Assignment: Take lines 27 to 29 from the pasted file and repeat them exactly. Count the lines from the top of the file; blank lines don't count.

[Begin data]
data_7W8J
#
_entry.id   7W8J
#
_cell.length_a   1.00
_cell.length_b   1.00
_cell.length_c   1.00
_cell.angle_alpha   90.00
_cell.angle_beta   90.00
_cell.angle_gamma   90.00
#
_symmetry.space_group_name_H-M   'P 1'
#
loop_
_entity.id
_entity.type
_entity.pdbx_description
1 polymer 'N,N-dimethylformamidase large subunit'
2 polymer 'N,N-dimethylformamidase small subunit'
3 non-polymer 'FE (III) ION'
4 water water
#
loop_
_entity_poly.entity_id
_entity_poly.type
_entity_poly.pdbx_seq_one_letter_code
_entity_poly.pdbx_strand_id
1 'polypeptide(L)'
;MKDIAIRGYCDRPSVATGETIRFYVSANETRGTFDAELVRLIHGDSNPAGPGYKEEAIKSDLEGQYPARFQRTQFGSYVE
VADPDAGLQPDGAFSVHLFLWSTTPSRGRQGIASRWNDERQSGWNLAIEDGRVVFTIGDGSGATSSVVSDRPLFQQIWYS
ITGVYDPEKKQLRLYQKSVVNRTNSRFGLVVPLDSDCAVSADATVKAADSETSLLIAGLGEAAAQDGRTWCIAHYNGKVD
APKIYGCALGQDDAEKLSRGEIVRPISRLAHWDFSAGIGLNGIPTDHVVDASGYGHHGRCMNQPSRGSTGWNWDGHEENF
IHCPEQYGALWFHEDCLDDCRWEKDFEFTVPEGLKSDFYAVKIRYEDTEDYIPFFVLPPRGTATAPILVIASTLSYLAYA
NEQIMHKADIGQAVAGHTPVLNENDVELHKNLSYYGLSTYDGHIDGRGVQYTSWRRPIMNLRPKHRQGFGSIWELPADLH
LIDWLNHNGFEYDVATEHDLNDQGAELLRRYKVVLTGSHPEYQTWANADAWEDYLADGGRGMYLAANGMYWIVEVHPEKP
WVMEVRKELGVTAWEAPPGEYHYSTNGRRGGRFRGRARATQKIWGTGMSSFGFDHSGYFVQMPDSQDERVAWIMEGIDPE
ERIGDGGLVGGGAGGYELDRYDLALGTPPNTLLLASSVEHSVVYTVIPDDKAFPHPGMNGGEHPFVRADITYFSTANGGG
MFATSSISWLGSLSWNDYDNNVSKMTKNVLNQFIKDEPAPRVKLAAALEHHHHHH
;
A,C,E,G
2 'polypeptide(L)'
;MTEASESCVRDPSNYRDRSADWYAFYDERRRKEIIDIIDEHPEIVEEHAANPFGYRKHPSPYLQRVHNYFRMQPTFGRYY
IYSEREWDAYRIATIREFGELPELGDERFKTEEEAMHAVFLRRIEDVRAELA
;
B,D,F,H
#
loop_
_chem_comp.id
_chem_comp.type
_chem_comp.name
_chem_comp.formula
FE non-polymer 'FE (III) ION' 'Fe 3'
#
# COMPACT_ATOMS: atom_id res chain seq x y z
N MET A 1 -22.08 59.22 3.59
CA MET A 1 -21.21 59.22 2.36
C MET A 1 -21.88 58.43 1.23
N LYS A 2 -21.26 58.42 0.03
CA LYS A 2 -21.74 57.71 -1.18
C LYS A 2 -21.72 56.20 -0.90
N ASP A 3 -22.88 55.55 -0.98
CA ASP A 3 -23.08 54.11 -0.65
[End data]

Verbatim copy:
_entity_poly.pdbx_strand_id
1 'polypeptide(L)'
;MKDIAIRGYCDRPSVATGETIRFYVSANETRGTFDAELVRLIHGDSNPAGPGYKEEAIKSDLEGQYPARFQRTQFGSYVE